Mother’s diet has 'significant impact' on baby’s brain activity and weight

By Nathan Gray contact

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Mother’s diet has 'significant impact' on baby’s brain activity and weight

Related tags: Nervous system, Brain

Maternal consumption of a high-fat diet during pregnancy and lactation could drive weight gain and obesity later in their offspring by changing brain circuits that control appetite and weight control, say researchers.

The study used rats to test how consumption of a diet containing excessive fats during pregnancy and lactation affects neural activity and weight management in later life of offspring.

Findings published in the Journal of Physiology​ suggest maternal and perinatal diet has ‘significant effects’ on brain regions that control feeding and satiety, say the US-based authors behind the study.

"It's time that we start to take seriously the idea that obesity is, in part, a brain disease,"​ commented Dr Kirsteen Browning from Penn State College of Medicine – the lead investigator of the research.

"We looked at the circuits that relay information from the stomach and the small intestine to the brain and back to the stomach telling it how to work,"​ she explained, noting that these normal reflex mechanisms, which help limit the amount of food we eat, can malfunction and become less sensitive in obesity.

"We found that parts of these reflexes were actually compromised even before we saw obesity,”​ said Browning. "Rats on the high-fat diet looked exactly the same as the control group rats in terms of weight, but their feeding reflexes were already beginning to be compromised."

Rat research

In the new study, the Penn State team fed one group of rats a high-fat diet (HFD) containing 60% calories from fat during pregnancy and lactation – known as the perinatal period - while another group were fed a control diet containing around 13.5% of calories from fat. Offspring were then fed the same diet after weaning for 21 days. When the rats reached adolescence, at aproximately 35–42 days of age, the team then measured neural activity involved in energy balance and appetite regulation.

“The present study was designed to test the hypothesis that exposure to a HFD during the perinatal period alters the electrophysiological, pharmacological and morphological properties of vagal efferent motoneurones innervating the stomach,”​ wrote the team.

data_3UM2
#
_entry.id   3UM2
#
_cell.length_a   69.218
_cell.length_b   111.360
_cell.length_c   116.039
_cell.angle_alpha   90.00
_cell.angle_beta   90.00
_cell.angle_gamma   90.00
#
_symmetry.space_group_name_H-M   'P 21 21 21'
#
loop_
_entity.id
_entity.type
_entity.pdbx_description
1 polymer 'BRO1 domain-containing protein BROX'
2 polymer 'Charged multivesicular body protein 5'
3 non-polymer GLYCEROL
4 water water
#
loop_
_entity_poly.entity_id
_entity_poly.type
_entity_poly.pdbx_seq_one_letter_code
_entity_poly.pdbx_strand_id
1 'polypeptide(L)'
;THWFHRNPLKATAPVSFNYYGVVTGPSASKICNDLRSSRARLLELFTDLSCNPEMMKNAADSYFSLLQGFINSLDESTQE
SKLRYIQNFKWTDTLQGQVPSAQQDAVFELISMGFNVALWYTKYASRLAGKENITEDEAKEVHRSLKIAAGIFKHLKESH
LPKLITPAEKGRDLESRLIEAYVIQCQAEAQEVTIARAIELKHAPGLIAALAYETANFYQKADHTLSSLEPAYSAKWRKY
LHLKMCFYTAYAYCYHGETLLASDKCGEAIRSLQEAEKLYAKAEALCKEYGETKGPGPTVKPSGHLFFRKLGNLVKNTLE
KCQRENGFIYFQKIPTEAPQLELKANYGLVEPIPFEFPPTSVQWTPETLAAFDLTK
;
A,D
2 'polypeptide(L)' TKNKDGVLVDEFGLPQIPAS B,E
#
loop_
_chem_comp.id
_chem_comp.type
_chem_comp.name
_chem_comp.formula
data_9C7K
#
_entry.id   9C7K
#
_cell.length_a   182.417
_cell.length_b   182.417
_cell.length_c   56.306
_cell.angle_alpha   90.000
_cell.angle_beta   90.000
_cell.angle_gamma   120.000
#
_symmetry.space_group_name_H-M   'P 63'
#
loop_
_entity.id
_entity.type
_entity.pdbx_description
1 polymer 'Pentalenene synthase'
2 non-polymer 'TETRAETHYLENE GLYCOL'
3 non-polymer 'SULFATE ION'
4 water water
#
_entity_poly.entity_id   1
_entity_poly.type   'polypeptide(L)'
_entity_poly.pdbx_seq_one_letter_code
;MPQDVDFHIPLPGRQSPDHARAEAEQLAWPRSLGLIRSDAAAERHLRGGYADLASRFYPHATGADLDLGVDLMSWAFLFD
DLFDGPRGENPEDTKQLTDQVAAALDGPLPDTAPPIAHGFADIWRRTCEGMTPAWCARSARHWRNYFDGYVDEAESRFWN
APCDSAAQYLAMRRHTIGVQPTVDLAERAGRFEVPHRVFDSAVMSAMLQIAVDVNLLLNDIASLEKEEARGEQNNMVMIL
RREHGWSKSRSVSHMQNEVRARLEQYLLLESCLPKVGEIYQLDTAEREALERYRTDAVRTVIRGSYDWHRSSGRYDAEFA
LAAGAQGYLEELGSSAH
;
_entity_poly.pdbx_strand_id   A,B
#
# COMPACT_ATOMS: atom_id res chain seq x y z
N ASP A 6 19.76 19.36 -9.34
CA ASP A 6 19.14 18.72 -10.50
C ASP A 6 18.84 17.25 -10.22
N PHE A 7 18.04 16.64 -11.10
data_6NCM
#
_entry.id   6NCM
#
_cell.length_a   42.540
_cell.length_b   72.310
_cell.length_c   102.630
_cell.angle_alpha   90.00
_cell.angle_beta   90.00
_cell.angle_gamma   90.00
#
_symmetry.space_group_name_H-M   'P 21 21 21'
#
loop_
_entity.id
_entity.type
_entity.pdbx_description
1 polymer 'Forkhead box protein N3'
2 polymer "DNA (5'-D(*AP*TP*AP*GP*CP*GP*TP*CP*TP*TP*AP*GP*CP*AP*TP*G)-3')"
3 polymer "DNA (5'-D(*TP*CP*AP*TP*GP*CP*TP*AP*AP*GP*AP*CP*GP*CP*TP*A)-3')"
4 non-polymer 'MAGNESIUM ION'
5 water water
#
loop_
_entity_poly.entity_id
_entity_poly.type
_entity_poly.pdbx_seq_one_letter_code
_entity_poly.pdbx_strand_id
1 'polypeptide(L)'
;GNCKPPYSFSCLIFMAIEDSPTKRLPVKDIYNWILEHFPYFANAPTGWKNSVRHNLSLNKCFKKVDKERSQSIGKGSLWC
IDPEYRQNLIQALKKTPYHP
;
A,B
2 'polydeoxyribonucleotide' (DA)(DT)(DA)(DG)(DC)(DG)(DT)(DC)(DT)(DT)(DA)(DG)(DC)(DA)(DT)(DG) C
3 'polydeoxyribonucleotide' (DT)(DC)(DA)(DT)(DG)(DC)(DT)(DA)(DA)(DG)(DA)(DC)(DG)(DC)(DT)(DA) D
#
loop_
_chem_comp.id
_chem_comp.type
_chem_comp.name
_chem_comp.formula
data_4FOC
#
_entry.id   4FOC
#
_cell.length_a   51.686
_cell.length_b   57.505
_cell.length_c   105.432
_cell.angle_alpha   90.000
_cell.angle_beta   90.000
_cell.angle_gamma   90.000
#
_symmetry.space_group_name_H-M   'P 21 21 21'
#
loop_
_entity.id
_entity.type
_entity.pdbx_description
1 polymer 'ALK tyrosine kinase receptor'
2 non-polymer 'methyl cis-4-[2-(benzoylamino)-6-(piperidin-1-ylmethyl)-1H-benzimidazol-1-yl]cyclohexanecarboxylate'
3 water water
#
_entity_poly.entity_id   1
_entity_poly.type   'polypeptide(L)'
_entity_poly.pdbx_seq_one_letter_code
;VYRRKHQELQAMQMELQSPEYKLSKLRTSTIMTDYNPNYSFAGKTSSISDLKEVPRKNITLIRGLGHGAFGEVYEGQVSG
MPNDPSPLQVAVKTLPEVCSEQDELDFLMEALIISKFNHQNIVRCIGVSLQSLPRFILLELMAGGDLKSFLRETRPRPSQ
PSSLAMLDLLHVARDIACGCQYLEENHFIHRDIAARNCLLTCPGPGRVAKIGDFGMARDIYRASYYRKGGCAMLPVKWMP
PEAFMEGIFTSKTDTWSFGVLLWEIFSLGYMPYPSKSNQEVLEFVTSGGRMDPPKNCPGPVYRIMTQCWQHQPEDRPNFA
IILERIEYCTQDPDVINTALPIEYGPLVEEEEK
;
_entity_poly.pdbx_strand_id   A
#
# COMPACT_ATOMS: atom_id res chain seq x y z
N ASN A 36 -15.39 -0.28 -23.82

They found that consumption of a high-fat diet decreases the excitability of certain nerves involved in appetite control and satiety (gastric-projecting dorsal motor nucleus neurones) and dysregulates neurotransmitter release.

Significantly, the team noted that these alterations occurred prior to the development of obesity. 

“These findings represent the first direct evidence that exposure to a HFD modulates the processing of central vagal neurocircuits even in the absence of obesity,”​ said Browning and her collegaues. 

Exactly how maternal diet influences these functions is still unknown, the team added.

Browning now plans to do more research to determine the precise perinatal timeframe within which feeding neurocircuits are vulnerable to unhealthy alterations, and perhaps most importantly whether these changes can be reversed once set into motion.

She also wants to test whether the fat content or the caloric load of the rats' diet induced the changes.

Source: Journal of Physiology
Volume 593, Issue 1, Pages 285–303, doi: 10.1113/jphysiol.2014.282806
“Exposure to a high fat diet during the perinatal period alters vagal motoneurone excitability, even in the absence of obesity”
Authors: Ruchi Bhagat, et al

Related topics: Science

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High fat?

Posted by Aaron,

So I had to look into what the rats where actually fed. According to the study, they were fed a nice healthy diet of D12491 (Hmm tasty...) But I couldn't find that anywhere. A typo maybe? The closest I found was D12492 which contains double the sugar than it does fat. Ironically considered, (in the 'scientific' world) a high fat diet... Source:

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Selfish brain

Posted by Dr. Michael Helm, Dynamic Nutrition Lab,

A Johnny comes late. The selfish brain model was published by Peters and Langemann 10 years ago.

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